When you consider the role it has played in the promotion of women's sport across the globe, it seems unfathomable that the UFC would even entertain the thought of signing excommunicated NFL star Greg Hardy to its roster.
On Wednesday, the organisation's president Dana White announced the long-awaited turn of 'Rowdy' Ronda Rousey - the original trailblazer for female mixed martial artists - to feverish anticipation. She opens as a 1/2 favourite over bantamweight champion Amanda Nunez of Brazil, having broken a plethora of records while dominating her division and the sport for 18 months before coming unstuck versus former boxing world champion Holly Holm.
Holm herself has spoken in the past as to how the lack of exposure in professional women's boxing brings shame to the sweet science; this following her earth-shattering upset of Rousey at UFC 193 - the headline fight in front of over 56,000 frenzied Aussie fans, in a pay-per-view event which topped one million buys.
The truth, of course, is that the UFC didn't have social justice or equal opportunities in mind when it began to promote women's fights as fervently as it had men's; Dana White simply had the foresight to recognise that, in the right circumstances, standout female talents could generate as much hype and revenue - if not more - than their male counterparts. Simply put, he didn't discriminate. Rousey ticked the boxes, and the UFC cashed the cheques. Good for women's sport. Good for business.
But while White and the UFC deserve credit for at least acknowledging the ability and subsequent marketability of their female stars, any move to sign former NFL defensive end Greg Hardy to the organisation's roster would erode whatever residual credibility they may retain within the context of gender equality.
It's hardly surprising that Hardy's physical abuse of his partner, Nicole Holder, or the subsequent legal battle did not see the 28-year-old ostracised from the NFL. No - consistent tardiness and a few shitty tweets would finally put pay to Hardy's football career as he was axed by the Dallas Cowboys in 2015. Since then, and only since then, no franchise has gone near the 2013 Pro Bowl defensive end.
Three weeks ago - over a year removed from football - Hardy was arrested in possession of cocaine. An eyebrow-raisingly short period of time later, he announced he would be embarking on a career in MMA. The reaction was at best mixed.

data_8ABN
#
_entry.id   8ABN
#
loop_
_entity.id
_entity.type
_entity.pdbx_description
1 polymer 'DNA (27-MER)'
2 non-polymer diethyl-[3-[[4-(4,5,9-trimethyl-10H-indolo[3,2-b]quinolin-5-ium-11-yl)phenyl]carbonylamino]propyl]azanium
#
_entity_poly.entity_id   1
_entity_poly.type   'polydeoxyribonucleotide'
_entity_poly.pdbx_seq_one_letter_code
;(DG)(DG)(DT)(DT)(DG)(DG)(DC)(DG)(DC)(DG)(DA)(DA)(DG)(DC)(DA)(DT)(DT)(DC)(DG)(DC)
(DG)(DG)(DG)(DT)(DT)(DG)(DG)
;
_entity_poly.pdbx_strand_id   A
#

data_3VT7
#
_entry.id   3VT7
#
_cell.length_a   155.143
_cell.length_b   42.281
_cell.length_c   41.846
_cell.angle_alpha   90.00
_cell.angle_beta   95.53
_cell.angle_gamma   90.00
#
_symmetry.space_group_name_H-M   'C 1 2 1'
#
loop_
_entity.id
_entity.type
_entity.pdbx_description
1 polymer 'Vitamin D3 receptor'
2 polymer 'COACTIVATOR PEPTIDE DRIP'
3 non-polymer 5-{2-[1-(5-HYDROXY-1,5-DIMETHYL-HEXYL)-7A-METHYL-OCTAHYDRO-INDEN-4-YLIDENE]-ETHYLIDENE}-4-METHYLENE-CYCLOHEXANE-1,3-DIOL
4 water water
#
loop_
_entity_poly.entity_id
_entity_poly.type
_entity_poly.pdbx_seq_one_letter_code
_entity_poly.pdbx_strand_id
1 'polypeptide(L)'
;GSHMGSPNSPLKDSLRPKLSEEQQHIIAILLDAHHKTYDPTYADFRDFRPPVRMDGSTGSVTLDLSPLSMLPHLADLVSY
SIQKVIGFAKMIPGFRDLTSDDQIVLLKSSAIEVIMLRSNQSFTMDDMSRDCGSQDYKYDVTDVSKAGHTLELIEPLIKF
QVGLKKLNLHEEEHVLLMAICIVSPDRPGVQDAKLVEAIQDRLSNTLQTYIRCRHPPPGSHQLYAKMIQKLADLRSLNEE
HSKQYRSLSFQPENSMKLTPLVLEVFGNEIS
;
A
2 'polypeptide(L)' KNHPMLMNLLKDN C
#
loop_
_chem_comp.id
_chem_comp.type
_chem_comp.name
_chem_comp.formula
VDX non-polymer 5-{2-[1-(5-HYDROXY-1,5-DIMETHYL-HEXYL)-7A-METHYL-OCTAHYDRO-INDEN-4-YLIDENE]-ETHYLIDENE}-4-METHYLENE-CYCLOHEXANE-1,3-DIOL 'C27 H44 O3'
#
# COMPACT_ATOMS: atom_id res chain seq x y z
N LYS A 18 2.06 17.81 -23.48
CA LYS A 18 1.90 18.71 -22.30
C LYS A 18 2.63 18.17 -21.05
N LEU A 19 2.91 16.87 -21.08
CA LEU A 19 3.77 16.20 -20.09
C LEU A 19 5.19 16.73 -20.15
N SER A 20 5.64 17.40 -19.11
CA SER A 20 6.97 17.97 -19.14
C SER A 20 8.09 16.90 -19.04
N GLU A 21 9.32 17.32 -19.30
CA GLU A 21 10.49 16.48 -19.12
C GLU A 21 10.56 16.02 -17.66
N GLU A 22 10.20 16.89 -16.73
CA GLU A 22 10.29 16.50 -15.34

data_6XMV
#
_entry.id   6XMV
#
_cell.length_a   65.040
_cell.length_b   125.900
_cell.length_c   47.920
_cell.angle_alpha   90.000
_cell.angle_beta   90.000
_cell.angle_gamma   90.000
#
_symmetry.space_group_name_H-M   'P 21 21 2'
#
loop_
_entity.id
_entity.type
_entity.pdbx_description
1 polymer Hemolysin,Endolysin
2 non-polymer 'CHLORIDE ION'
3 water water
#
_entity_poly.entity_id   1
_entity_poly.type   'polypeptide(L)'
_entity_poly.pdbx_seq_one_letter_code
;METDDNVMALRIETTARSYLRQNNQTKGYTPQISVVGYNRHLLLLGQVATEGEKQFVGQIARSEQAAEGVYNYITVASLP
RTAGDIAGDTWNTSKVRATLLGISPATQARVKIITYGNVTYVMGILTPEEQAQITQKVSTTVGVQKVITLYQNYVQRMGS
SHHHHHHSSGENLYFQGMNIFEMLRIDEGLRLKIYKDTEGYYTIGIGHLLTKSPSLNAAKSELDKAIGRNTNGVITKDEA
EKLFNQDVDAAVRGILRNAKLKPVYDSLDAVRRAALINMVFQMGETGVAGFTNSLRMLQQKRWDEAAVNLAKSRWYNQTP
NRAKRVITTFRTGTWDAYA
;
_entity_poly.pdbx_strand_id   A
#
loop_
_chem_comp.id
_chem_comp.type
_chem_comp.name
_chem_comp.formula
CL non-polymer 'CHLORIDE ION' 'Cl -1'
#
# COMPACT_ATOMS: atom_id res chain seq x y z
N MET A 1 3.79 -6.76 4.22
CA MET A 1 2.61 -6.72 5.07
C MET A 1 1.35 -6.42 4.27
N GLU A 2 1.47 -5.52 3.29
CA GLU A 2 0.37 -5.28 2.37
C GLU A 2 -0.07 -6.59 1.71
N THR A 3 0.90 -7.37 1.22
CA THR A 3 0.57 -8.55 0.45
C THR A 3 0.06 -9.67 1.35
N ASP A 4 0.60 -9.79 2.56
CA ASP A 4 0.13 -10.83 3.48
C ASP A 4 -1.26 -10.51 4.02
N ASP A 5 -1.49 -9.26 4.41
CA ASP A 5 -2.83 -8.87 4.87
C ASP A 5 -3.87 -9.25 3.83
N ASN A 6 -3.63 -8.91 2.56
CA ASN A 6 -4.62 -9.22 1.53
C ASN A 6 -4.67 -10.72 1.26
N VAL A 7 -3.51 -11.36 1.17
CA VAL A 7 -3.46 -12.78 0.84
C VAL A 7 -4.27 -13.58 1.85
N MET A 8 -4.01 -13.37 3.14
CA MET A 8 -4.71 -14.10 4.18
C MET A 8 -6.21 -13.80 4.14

"I'm one of those guys too who believes that we're all human beings and we all make mistakes," was Dana White's response when asked if he'd consider signing Hardy to the UFC's roster.
And when you make a mistake, you pay your penance, whatever it might be, and you should be allowed to make a living and move on in your life. Is he good enough to come into the UFC and fight? I highly doubt it.
I've been playing football for a couple weeks too, maybe I'll try out for the Patriots? It takes a little bit longer than that, but he could fight at one of these small shows. We'll see how he looks, and I don't know.
He's right, of course. We do all make mistakes. But not all of us stand at 6-foot-4 and tip the scales at 265 pounds. Not all of us fling our partners from a bed, throw them in a bathtub, drag them out and throw them on a futon covered with at least four semiautomatic weapons and three other guns.
Not all of us slam the toilet seat on their arm as they try to retrieve the necklace we've ripped off their neck. Not all of us drag a loved one from room to room, shove them into a wall and apply so much pressure to their neck that it leaves visible marks.
Not all of us have physically and emotionally terrorised another human being to the point that they would later tell police:
He looked me in my eyes and he told me he was going to kill me. I was so scared I wanted to die.
In July 2014, Greg Hardy was found guilty of assaulting Holder and threatening to kill her. He appealed the judge’s ruling and asked for a jury trial. The following February, prosecutors in North Carolina announced that charges would be dropped when Holder, who was paid a settlement by Hardy, could not be found.
Is Hardy now within his rights to earn a living? Absolutely. But that doesn't mean there's a moral or social obligation to hire him, or to even entertain the very notion. The burden is on Hardy to find work - not on potential employers to find him. The difference, of course, is that White understands the potential benefit in Hardy's recruitment. Not to compare CM Punk to Hardy, by any means, but the former wrestler is walking (or now limping) proof that there is money to be made from side-shows in MMA.
And while the UFC president may have laughed off the notion having not yet seen Hardy throw down, or even step inside an octagon, the door remains conspicuously ajar. Just in case.
But if we do eventually see Hardy fight under the UFC banner, White will have left a glaring dent in the progressive business model he has constructed. More pertinently, his organisation, which faces a perpetual battle to shake its 'thuggish' reputation in general society, will face more public scrutiny than ever before.